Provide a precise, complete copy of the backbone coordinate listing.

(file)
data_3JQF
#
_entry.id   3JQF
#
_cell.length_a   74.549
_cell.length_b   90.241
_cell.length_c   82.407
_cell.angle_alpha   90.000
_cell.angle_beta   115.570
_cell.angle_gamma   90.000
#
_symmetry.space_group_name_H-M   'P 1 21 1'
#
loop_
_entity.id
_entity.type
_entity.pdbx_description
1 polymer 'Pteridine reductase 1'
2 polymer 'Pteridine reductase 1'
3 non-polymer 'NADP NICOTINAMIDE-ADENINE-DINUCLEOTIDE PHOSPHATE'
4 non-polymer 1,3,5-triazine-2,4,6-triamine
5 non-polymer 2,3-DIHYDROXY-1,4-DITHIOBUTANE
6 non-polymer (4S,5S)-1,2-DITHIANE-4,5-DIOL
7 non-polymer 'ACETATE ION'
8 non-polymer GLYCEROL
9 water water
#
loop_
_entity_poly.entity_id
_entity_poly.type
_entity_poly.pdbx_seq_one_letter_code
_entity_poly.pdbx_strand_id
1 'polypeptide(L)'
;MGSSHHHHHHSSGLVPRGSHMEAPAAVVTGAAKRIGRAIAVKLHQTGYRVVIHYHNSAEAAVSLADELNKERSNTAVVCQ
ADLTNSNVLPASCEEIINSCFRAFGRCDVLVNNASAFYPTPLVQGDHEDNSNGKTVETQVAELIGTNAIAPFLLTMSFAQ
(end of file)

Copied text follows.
data_3JQF
#
_entry.id   3JQF
#
_cell.length_a   74.549
_cell.length_b   90.241
_cell.length_c   82.407
_cell.angle_alpha   90.000
_cell.angle_beta   115.570
_cell.angle_gamma   90.000
#
_symmetry.space_group_name_H-M   'P 1 21 1'
#
loop_
_entity.id
_entity.type
_entity.pdbx_description
1 polymer 'Pteridine reductase 1'
2 polymer 'Pteridine reductase 1'
3 non-polymer 'NADP NICOTINAMIDE-ADENINE-DINUCLEOTIDE PHOSPHATE'
4 non-polymer 1,3,5-triazine-2,4,6-triamine
5 non-polymer 2,3-DIHYDROXY-1,4-DITHIOBUTANE
6 non-polymer (4S,5S)-1,2-DITHIANE-4,5-DIOL
7 non-polymer 'ACETATE ION'
8 non-polymer GLYCEROL
9 water water
#
loop_
_entity_poly.entity_id
_entity_poly.type
_entity_poly.pdbx_seq_one_letter_code
_entity_poly.pdbx_strand_id
1 'polypeptide(L)'
;MGSSHHHHHHSSGLVPRGSHMEAPAAVVTGAAKRIGRAIAVKLHQTGYRVVIHYHNSAEAAVSLADELNKERSNTAVVCQ
ADLTNSNVLPASCEEIINSCFRAFGRCDVLVNNASAFYPTPLVQGDHEDNSNGKTVETQVAELIGTNAIAPFLLTMSFAQ